Collecting Delaware Books
No animal is more a part of Delawares culture and folkways than the muskrat. In the first half of the 20th century, raising or trapping the muskrat for meat and fur was an important source of cash for subsistence farmers and watermen idled by winter weather. Fire hall dinners featuring muskrat are still held.
As it turns out, there is a literature of the muskrat. How-to books on the muskrat business have been published in great numbers. Most any you find will have at least one mention of Delaware.
One such book is Practical Muskrat Raising by E.J. Dailey, Naturalist-Sportsman, published by A.R. Harding, Columbus, Ohio. There is no publication date, but the typography and photo-engravings place it in the early 20th century.
The books frontispiece is a photograph bearing the cutline, "Buyer inspecting 4300 muskrat skins, the season's catch of a Delaware raiser."
Dailey comes on strong, saying, "The vocation of raising muskrats and other fur-bearers has a strong appeal for the average American. Born of ancestors who battled wild animals, Indians, and the elements, and who came to this country when it was a vast untamed wilderness: clearing away the majestic trees and erecting houses, in the way of log cabins, forming the nucleus of our nation."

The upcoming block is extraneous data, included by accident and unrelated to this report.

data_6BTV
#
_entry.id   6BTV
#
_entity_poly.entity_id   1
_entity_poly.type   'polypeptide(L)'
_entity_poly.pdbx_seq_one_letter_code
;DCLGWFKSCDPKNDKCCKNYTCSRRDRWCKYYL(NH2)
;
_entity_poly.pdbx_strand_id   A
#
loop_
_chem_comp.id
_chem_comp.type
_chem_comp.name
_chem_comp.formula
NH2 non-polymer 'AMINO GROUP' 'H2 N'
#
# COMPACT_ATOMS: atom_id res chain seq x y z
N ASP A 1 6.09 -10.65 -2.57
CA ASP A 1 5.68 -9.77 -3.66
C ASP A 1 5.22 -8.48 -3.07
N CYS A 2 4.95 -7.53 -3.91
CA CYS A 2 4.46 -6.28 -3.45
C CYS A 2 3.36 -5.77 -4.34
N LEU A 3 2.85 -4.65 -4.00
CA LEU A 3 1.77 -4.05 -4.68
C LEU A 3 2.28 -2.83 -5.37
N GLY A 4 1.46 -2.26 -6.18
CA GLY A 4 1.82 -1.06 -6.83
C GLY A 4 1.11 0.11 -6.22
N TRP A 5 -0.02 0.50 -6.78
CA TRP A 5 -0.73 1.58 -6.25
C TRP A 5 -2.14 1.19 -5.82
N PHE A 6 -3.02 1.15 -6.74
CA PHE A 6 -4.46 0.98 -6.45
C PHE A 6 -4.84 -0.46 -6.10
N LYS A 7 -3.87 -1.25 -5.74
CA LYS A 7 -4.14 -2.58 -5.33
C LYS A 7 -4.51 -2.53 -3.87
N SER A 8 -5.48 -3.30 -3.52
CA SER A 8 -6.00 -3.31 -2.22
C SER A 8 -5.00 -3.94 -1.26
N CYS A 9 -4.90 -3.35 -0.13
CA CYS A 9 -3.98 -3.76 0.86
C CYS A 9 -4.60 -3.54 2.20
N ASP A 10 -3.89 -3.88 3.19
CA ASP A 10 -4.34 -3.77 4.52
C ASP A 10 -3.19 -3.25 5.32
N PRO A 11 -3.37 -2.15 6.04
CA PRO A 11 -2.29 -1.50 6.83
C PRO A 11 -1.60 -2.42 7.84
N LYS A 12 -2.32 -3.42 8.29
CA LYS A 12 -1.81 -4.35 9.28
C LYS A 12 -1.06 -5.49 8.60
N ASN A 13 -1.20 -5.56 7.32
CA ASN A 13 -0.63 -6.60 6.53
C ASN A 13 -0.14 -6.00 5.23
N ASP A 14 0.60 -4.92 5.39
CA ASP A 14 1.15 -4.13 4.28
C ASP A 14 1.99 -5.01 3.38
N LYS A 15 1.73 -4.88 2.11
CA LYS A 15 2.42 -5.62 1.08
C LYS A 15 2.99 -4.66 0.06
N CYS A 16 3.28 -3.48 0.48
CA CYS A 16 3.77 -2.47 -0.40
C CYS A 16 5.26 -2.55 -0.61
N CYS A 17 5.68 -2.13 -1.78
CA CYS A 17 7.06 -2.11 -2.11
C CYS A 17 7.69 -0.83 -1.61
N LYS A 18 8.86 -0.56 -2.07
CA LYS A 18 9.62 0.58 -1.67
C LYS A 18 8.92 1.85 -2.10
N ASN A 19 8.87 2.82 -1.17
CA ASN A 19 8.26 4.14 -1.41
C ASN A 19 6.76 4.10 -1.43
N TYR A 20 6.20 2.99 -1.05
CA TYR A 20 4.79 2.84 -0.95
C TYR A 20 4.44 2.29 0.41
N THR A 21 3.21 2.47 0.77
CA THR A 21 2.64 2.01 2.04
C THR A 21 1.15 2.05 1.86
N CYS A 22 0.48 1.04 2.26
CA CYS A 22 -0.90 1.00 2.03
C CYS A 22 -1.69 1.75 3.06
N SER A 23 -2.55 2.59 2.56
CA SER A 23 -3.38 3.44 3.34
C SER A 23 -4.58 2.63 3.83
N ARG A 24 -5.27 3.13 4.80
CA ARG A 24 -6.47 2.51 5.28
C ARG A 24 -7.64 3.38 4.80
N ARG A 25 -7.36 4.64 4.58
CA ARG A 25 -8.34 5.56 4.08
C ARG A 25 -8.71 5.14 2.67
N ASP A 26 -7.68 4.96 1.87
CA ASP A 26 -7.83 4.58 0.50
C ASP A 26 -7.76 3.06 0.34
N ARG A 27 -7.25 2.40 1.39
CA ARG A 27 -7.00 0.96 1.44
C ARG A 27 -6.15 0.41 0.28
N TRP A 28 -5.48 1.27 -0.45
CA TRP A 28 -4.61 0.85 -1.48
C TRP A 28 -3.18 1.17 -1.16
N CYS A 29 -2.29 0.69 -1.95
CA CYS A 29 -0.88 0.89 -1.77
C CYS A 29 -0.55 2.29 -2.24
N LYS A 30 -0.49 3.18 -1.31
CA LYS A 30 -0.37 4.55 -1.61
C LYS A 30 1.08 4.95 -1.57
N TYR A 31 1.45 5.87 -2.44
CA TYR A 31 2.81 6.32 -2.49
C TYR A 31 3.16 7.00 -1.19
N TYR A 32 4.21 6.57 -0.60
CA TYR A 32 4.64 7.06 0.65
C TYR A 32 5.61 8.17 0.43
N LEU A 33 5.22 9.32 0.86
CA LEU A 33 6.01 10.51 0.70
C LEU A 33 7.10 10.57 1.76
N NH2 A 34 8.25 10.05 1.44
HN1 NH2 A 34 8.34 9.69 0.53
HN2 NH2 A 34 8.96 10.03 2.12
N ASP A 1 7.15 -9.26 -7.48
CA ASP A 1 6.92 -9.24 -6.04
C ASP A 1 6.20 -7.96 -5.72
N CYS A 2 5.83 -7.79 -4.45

Later he says, "In my estimation, the raising of muskrats offers more chance for speedy remuneration than that of any other fur-bearer, being prolific and easily maintained."
The eating of muskrat meat was first introduced in Baltimore, according to Dailey, where it was known as "marsh rabbit." He adds, "It quickly appealed to the persons who put aside prejudice and tried it."
Daily gives recipes for fried and stewed muskrat, after cautioning about removing the musk glands and soaking the carcass in salt water. The meat is fried in lard after being coated with egg and cornmeal. He suggests a milk gravy. It can also be stewed with onion and parsley and served with a gravy of the thickened broth.
An interesting collection of muskrat books is possible, both government and commercially printed. There were also magazines such as Fur-Fish-Game. Delaware tie-ins will be found in many such publications.